Ok. Ok. What's next?
Ok. Ok. What's next?
There are plenty of blog posts and articles out there about why we should never stop learning. Most of them include variations on a quote usually attributed to Albert Einstein that equates ceasing to learn with dying. These posts take the form of listicles and claim that we should learn because it keeps us healthy and it’s what successful people do.
While this may be true, there’s perhaps a less trite way of looking at learning.
As you may have read in some of our previous posts, making a positive impact through a culture of learning, growth and innovation is central to our company ethos. Whether we’re working in the developer’s office or the admin team, this culture is something that all of us can take something from.
— Web Applications UK (@WebAppUK) July 6, 2017
For some, the prospect of constantly learning and developing might be daunting. It’s tempting to stay inside our comfort zones and feel like we know what we’re doing. But something our CEO, Craig Dean, said during my interview really stuck with me: “You have to believe that you can be somebody new every day.” For anyone who has ever had a rubbish day or made a mistake at work, this idea is pretty appealing. And one of the best ways that we can do this is by learning something new.
The Learning Curve
On a basic level, learning can be as simple as just listening to those around us. I joined the company last month and I’m based in the marketing department. Seated either side of me are the admin team and the project managers. Although I don’t always understand the nuts and bolts of what they’re talking about, just by keeping half an ear on the conversation, I’m beginning to pick up the language of the company.
Our placement students have had a brilliant second day learning about source control theory, case tracking & our commitment to our customers pic.twitter.com/LM51qjMkOx
— Web Applications UK (@WebAppUK) July 4, 2017
Accepting what we don’t know is also a great place to start. As a new member of the team and someone with limited tech knowledge, this acceptance hasn’t been hard: I’m fully aware there’s a lot I don’t yet know. For people that have been in their careers for a long time, this probably seems less relevant. Yet few of us really know everything that goes on in the workplace, and if the people around us are constantly learning, then there will always be something new to pick up.
Learning, Growth and Innovation
All of our software engineers have half a day a week to spend on their personal development. They have the chance to attend training sessions run by staff at all levels, and of course the opportunity to run their own. This formalised sharing of knowledge feeds into the office culture more generally, with questions continuously posed and answered by all on our instant messaging platform.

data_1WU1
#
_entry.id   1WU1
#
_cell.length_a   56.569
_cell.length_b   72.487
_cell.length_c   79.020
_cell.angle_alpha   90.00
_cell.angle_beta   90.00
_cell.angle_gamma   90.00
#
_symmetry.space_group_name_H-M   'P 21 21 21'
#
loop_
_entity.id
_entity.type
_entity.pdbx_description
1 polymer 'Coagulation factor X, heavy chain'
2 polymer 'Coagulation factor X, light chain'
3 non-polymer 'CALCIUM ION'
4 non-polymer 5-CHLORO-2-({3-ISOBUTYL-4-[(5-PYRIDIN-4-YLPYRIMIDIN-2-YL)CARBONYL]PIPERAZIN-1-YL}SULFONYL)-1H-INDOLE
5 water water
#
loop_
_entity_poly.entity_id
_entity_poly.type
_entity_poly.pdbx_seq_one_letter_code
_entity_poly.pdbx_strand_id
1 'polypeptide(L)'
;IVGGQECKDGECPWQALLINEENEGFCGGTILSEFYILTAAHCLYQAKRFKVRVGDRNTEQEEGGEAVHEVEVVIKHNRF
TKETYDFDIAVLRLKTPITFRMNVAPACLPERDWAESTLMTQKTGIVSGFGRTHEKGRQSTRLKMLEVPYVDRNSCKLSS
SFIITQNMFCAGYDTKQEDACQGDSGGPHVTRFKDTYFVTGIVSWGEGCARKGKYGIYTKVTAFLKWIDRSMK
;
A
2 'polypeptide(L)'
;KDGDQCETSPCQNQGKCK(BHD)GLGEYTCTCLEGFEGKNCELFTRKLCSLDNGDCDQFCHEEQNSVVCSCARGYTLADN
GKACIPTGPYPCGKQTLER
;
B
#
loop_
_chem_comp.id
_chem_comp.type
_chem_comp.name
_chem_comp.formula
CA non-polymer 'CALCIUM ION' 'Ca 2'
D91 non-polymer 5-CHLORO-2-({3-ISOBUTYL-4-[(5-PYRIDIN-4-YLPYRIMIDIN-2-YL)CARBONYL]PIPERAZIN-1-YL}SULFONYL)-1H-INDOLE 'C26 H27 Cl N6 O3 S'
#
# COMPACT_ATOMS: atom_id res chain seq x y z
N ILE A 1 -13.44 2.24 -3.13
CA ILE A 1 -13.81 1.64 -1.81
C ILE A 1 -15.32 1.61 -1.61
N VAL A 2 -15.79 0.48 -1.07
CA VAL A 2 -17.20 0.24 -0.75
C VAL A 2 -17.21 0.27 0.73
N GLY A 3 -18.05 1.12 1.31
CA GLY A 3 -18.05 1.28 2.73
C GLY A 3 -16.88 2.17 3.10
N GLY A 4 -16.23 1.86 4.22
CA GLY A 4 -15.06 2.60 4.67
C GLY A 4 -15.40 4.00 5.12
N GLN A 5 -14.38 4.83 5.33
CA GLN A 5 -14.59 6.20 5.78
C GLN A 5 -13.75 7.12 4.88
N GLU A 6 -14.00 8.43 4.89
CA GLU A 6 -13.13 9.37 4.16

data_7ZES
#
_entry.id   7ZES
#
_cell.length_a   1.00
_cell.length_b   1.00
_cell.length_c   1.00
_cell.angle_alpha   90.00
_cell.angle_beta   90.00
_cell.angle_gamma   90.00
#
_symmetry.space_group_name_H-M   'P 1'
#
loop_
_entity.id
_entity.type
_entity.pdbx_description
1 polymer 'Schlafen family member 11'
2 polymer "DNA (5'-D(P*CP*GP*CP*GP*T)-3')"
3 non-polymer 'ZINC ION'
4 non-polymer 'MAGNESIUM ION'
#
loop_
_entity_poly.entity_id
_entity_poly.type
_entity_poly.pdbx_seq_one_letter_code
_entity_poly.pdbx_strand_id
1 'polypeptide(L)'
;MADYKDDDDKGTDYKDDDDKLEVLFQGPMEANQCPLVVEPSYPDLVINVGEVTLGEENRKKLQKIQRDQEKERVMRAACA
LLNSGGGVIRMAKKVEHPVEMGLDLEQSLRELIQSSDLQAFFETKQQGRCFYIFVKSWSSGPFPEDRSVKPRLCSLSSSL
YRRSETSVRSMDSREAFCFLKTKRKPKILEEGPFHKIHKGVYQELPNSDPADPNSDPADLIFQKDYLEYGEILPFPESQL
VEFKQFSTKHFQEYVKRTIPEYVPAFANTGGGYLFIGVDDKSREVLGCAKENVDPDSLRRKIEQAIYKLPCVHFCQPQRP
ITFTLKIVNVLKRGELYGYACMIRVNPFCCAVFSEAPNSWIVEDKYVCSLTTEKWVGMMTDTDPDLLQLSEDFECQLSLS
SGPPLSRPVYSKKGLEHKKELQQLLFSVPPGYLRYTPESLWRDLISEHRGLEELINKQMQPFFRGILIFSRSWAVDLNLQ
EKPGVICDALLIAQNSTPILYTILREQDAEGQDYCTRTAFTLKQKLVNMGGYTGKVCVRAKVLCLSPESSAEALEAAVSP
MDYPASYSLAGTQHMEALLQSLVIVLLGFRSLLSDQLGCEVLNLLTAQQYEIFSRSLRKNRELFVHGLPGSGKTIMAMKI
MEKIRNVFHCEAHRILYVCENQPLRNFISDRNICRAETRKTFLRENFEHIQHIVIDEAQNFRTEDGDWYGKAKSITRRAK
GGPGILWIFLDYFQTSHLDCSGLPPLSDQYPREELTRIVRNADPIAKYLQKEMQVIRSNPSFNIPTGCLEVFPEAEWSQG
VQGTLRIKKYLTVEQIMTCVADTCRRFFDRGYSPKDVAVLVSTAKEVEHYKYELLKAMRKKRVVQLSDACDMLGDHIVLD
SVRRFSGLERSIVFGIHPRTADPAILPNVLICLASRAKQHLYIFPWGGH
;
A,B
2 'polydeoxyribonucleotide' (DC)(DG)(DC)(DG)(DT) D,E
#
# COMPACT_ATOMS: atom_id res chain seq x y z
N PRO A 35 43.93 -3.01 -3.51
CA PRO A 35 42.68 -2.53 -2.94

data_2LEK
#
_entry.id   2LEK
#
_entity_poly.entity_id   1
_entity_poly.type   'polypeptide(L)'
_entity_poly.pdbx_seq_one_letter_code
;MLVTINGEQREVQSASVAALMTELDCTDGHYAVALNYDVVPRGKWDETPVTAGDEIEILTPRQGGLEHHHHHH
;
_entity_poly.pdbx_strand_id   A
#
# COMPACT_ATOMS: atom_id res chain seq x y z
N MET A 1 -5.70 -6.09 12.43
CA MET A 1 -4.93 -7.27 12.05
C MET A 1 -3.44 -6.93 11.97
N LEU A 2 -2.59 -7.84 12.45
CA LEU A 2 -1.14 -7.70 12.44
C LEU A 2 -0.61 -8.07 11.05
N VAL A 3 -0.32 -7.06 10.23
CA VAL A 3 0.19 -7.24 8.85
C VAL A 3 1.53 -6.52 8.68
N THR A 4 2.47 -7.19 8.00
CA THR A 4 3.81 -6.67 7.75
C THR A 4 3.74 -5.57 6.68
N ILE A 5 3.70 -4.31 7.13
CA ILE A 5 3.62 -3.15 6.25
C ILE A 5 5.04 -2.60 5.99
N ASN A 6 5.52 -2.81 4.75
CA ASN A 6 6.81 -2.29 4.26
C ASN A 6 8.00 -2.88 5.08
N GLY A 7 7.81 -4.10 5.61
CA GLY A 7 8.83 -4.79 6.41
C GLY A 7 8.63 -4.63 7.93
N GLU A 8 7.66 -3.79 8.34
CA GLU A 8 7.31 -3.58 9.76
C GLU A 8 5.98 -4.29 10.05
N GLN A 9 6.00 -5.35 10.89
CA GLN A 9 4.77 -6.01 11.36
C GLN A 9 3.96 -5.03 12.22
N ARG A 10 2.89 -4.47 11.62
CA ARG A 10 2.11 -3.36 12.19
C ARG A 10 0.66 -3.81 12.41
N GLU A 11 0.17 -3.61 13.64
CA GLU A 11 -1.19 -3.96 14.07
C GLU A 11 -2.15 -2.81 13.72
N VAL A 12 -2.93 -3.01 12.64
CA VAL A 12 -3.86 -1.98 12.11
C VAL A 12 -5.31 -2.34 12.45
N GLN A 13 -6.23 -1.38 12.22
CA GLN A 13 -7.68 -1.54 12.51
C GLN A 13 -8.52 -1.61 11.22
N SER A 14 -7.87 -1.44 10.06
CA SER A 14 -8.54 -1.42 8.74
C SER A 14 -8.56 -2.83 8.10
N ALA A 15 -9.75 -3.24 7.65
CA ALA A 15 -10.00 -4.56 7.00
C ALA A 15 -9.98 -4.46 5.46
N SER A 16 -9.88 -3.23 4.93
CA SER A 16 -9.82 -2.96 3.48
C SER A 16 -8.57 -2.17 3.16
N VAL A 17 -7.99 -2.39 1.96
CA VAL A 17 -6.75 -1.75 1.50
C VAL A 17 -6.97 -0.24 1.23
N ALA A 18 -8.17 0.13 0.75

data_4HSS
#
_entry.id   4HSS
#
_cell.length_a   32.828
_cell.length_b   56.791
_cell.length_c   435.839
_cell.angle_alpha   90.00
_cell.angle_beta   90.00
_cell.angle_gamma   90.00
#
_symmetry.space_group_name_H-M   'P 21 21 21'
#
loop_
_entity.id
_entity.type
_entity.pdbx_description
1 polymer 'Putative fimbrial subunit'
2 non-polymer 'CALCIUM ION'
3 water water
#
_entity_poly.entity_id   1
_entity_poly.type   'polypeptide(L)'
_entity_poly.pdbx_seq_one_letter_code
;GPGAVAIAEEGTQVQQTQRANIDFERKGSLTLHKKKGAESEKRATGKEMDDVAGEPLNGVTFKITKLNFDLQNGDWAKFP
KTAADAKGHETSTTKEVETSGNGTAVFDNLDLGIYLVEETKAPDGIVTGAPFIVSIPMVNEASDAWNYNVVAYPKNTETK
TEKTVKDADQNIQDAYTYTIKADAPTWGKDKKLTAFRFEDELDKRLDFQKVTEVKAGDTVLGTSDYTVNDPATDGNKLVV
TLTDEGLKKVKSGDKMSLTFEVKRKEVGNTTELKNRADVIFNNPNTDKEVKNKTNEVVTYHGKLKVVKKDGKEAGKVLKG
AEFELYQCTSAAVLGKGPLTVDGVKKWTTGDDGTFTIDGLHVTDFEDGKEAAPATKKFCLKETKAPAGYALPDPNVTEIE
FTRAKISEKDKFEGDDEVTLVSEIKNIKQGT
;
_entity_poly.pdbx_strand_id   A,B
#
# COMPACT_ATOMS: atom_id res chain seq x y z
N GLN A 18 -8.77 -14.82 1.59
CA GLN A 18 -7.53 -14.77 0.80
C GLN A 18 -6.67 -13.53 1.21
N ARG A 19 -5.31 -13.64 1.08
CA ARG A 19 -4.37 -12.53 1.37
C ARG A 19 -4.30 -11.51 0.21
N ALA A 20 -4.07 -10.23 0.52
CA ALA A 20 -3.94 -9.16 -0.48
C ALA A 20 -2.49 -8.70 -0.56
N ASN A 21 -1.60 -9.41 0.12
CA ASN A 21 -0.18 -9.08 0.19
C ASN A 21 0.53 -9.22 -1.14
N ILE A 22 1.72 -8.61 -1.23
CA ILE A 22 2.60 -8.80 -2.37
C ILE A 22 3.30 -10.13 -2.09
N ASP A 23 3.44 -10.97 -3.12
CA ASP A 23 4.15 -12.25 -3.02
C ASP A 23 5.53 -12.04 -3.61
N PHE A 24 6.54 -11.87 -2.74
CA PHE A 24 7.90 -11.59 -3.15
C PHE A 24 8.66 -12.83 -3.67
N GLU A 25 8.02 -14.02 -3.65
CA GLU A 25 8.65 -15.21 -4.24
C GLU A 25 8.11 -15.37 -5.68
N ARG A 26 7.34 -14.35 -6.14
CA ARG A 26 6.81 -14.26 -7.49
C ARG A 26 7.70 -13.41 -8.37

Beyond scheduled training sessions, Webbies can spend this time watching tutorials, learning new programming languages, or working towards certifications. There are also exciting personal projects in development. Some of our current Industrial Placement students are creating their own mobile apps and games, and others are building websites and systems.
Learn What You Love
It’s easy to see why it’s worth facilitating work-related learning and development. But learning doesn’t always have to be about achieving a goal directly linked to our day-to-day roles. Our PR Assistant, Rebecca, learnt to code a Raspberry Pi and now helps to run code clubs delivered to local school children. While coding may have been a skill outside of her formal job role, we are constantly reminded here that what we do is less important than why we do it. Nobody’s role is so fixed that they can’t seek learning opportunities outside of it.
One of our Industrial Placement students, Chris, also embodies this approach to learning. Although he’s a Software Engineer by day, a chance reading of a book about a medieval knight three years ago sparked in Chris a passion for history. Since then, he hasn’t stopped, and can now name every British monarch since 1066. For Chris, this pursuit isn’t just aimed at acquiring facts about the past, but is about equipping himself to better face the future. Historical knowledge may not help him to code, but it has become a passion that he now shares with others on his blog.
Learning, then, begets the other two elements of our ethos: growth and innovation. Through learning, we not only grow our knowledge base, but we also grow as people. By developing a sense of mastery over something new, we recognise that we’re not the same people we were just a few weeks before; we have innovated ourselves.